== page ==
In order to ameliorate the known side-effects of sulfate injection, some authors have proposed alternative aerosols to sulfate (e.g., Teller et al., 1997). Crutzen (2006) suggested the possible injection of black carbon (BC), which would mimic hypothetical nuclear winter scenarios. One advantage of BC over sulfate is that less mass would be needed for an equivalent radiative forcing (Crutzen, 2006). BC particles efficiently absorb solar radiation, unlike sulfate which primarily reflects solar radiation (Ferraro et al., 2011). Alternatively, minerals such as titania (TiO2/, silica (SiO2/ and alumina (Al2O3/, which have a high refractive index at wavelengths of peak solar radiative flux (550 nm), have also been suggested (Pope et al., 2012). Although the use of alternative aerosols is not a new suggestion (e.g., Teller et al.,1997), comparatively little research has been conducted on their potential utility. Kravitz et al. (2012) simulated a constant BC injection scenario of 1 Tg yr1 in the tropics for small radius (0.03 μm) and large radius (0.15 μm) aerosols. They found that the small particle BC aerosol scenario produced a global surface cooling of 9.45 C, but also induced stratospheric warming >C60 C and global ozone loss of 50 %. The large particle BC aerosol scenario had a neglige climatic impact. Using a fixed dynamical heating (FDH) code, Ferraro et al. (2011) compared the stratospheric heating of sulfate, titania, and BC layers for an equivalent instantaneous radiative forcing. Their results showed a tropical
stratospheric warming signal for all the aerosols, though much greater in the case of BC. To date, no work has used a comprehensive fully coupled atmosphere–ocean GCM to directly compare the possible climatic impacts of SAI with alternative aerosols to sulfate, which is the motivation for this research.
In this work, we simulate the stratospheric injection of sulfate, titania and BC against a baseline RCP8.5 concentrations scenario using a fully coupled GCM. Titania is selected to represent an efficient light-scattering aerosol and BC is selected as a light-absorbing aerosol. RCP8.5, which is the high-end carbon-intensive CMIP5 scenario, is selected to give a significant greenhouse effect against which to employ geoengineering, in order to distinguish the climatic impacts specific to each aerosol. Observations have shown that the current global GHG emissions exceed the emissions inherent in RCP8.5 (Peters et al., 2013); therefore our work could be considered as geoengineering against a business-as-usual scenario. Additionally, the next generation of GeoMIP simulations (GeoMIP6) will utilize a carbon-intensive scenario (Kravitz et al., 2015), hence our work will provide a useful supplement to those results. We chose to inject aerosol at a sufficient rate to counterbalance the Top Of the Atmosphere (TOA) global- and annual-mean caused by increasing atmospheric GHGs. Our simulation design is similar to the G3 scenario of the Geoengineering Model Intercomparison Project (GeoMIP), which instead used the RCP4.5 concentrations scenario as its baseline and injected sulfate at a sufficient rate to counterbalance GHG radiative forcing (Kravitz et al., 2011). We analyze the climate changes in the 2090s with respect to a simulated historical period and discuss impacts on a wide range of meteorological parameters.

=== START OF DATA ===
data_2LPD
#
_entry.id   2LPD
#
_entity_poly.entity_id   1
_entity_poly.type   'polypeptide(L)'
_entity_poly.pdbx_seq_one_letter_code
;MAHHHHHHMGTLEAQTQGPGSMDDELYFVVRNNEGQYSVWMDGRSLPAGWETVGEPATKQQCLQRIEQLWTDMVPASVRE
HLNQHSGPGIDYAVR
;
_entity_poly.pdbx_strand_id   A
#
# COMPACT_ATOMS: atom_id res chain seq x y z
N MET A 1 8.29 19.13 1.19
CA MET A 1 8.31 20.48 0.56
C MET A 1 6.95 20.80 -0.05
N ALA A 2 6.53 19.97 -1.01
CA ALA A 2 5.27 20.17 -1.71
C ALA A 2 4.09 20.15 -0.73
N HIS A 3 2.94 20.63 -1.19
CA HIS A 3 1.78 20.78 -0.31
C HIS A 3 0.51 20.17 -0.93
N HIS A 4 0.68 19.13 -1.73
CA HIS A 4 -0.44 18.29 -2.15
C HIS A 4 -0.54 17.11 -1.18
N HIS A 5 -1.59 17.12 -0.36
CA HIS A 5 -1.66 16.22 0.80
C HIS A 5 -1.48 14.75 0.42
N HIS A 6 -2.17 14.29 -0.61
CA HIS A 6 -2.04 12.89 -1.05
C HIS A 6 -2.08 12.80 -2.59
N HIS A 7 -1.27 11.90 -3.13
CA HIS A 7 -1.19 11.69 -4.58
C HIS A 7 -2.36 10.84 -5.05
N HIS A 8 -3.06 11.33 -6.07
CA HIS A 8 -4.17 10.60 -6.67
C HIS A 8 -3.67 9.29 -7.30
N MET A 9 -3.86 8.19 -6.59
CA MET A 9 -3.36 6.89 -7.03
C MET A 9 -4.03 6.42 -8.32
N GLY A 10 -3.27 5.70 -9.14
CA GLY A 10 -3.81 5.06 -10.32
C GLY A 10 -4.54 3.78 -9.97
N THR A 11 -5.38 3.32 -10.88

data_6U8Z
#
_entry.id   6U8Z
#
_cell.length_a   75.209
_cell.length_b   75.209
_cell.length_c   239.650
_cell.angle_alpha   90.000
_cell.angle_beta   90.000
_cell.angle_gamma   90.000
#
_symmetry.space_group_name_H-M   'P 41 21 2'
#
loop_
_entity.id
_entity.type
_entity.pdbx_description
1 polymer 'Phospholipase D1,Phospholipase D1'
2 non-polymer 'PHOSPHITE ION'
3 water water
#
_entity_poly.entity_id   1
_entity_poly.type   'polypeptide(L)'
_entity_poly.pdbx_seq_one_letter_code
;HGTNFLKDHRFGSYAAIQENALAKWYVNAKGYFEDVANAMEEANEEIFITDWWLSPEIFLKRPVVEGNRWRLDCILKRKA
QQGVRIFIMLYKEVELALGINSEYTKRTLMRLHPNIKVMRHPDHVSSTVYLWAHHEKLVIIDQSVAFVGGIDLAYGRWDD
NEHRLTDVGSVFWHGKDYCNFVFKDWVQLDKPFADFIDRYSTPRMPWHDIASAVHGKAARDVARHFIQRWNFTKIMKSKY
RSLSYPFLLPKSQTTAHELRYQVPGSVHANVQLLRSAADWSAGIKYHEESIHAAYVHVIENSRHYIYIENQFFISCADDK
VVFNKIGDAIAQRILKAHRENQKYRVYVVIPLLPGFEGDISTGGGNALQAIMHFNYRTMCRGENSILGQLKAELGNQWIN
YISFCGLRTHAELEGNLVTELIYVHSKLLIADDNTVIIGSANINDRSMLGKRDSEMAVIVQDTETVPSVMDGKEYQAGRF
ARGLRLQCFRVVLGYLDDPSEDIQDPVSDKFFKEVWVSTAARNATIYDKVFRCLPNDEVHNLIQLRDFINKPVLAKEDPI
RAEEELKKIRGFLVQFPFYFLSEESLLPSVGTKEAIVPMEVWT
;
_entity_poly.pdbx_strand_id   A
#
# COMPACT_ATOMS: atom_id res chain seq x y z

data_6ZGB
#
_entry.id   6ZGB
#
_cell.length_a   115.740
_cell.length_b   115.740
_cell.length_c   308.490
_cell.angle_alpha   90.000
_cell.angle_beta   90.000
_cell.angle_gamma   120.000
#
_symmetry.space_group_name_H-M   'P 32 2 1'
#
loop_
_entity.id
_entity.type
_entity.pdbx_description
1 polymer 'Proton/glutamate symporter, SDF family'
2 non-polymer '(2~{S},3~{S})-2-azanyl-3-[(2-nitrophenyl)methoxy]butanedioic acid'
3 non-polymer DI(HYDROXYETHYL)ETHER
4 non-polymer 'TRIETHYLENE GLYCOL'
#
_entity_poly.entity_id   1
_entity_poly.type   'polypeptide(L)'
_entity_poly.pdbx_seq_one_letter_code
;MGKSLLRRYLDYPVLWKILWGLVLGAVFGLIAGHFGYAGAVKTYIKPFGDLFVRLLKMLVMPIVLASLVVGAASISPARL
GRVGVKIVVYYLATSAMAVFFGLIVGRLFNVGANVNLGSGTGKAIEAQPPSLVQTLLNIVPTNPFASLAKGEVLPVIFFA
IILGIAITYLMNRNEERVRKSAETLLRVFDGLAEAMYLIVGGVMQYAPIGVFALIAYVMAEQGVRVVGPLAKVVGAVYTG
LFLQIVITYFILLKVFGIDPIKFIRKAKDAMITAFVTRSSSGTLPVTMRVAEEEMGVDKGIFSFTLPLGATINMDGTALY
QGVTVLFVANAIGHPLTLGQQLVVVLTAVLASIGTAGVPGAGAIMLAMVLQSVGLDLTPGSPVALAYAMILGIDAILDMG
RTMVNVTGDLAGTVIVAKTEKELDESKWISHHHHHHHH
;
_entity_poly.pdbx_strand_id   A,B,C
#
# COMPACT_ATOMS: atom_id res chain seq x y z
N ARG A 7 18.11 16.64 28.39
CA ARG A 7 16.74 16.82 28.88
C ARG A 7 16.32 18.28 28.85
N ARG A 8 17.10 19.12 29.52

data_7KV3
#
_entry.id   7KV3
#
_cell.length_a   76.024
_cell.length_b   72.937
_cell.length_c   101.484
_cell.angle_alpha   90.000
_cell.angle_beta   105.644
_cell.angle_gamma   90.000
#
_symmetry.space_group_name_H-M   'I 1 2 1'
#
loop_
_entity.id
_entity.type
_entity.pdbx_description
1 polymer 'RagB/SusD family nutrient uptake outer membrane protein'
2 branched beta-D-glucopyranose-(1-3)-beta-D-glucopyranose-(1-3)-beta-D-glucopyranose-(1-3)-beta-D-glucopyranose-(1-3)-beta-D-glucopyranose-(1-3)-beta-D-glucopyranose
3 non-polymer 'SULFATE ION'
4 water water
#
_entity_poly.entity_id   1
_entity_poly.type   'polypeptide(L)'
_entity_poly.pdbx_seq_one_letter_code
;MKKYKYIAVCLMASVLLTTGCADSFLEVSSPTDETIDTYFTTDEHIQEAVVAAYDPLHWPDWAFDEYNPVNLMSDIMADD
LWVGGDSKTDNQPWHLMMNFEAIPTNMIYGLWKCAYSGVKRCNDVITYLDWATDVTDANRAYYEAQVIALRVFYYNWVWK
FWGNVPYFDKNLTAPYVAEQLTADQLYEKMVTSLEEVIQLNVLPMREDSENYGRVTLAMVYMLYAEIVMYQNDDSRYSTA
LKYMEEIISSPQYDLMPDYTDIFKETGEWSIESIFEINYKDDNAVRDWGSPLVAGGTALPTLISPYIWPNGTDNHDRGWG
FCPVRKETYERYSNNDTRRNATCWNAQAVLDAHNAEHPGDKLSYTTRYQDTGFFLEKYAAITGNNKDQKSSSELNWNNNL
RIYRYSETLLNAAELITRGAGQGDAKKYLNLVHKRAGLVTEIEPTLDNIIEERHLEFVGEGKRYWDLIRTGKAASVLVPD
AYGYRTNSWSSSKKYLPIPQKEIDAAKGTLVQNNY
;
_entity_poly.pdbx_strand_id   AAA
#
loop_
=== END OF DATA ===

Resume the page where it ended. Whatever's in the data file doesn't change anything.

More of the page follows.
2.1 The HadGEM2-CCS model
For this investigation, we use the HadGEM2-CCS climate model in a fully coupled atmosphere-ocean mode. HadGEM2-CCS is the high-top configuration of the HadGEM2 family of models, and includes a well-resolved stratosphere that is capable of internally generating a realistic quasi-biennial oscillation (QBO) (The HadGEM2 Development Team, 2011). The atmosphere component comprises 60 vertical levels extending to 84 km and a horizontal resolution of 1.25 1.875 latitude by longitude respectively. The 40-level ocean component has a horizontal resolution of 1 by 1 from the poles to 30 N/S, with the latitudinal resolution then increasing smoothly to 0.33 at the equator (The HadGEM2 Development Team, 2011). For this investigation, GHG concentrations, stratospheric ozone, anthropogenic aerosols and aerosol precursor gases are prescribed following the Coupled Model Intercomparison Project phase 5 (CMIP5) (Taylor et al., 2012) protocol, with historical data from 1860 to 2005 and RCP8.5 concentrations from 2005 to 2100. HadGEM2-CCS contains the aerosol module Coupled Large-scale Aerosol Simulator for Studies in Climate (CLASSIC). The module’s sulfur cycle is described in detail in Bellouin et al. (2011). Briefly, it includes the oxidation of sulfur dioxide (SO2/ to sulfate aerosol in aqueous and gas phase reactions. Sulfate is represented by Aitken, accumulation and dissolved modes, with hygroscopic growth in the accumulation mode following d’Almeida et al. (1991). Aerosol size modes are represented by lognormal size distributions with a prescribed dry-mode median radius (rm) and geometric standard deviation (/.